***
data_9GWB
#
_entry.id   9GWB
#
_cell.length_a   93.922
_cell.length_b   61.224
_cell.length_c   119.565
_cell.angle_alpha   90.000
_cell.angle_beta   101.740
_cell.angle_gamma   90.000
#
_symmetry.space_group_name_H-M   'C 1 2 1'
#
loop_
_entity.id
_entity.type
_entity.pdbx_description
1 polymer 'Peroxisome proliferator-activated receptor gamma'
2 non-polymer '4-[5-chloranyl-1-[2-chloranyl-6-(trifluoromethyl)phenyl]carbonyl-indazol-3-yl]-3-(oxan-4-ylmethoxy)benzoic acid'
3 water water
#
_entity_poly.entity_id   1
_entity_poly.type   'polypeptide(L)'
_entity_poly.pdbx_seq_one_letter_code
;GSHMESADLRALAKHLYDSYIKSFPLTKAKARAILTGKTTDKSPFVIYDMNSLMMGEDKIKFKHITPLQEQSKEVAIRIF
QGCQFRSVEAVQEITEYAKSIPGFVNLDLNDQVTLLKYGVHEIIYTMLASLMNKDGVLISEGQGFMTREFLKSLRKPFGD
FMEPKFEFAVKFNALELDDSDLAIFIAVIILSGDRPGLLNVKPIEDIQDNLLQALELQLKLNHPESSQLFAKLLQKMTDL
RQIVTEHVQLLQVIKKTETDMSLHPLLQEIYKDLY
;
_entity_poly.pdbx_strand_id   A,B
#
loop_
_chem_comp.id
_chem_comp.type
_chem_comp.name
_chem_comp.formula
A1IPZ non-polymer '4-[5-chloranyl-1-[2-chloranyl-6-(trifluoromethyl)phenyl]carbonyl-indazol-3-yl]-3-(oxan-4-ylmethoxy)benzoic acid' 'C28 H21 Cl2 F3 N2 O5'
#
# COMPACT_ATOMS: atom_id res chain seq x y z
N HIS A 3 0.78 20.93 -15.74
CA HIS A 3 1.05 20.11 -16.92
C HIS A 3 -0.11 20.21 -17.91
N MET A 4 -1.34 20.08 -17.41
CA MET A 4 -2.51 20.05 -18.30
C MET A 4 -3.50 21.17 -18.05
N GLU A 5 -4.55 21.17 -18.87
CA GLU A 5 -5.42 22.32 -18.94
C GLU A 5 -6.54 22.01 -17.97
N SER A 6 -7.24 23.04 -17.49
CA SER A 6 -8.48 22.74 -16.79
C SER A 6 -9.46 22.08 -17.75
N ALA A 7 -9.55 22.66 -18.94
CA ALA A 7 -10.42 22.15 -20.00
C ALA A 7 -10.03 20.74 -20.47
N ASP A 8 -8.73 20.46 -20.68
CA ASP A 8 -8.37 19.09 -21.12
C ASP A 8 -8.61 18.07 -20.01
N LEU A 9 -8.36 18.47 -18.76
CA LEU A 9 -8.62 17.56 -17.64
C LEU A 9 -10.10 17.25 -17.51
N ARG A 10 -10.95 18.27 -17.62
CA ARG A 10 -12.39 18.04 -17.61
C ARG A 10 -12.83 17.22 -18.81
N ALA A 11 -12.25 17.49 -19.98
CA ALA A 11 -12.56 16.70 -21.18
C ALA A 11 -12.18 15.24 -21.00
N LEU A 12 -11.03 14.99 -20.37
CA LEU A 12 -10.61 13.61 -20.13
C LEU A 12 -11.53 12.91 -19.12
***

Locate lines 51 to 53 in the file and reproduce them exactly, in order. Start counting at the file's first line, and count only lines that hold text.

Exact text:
C SER A 6 -9.46 22.08 -17.75
N ALA A 7 -9.55 22.66 -18.94
CA ALA A 7 -10.42 22.15 -20.00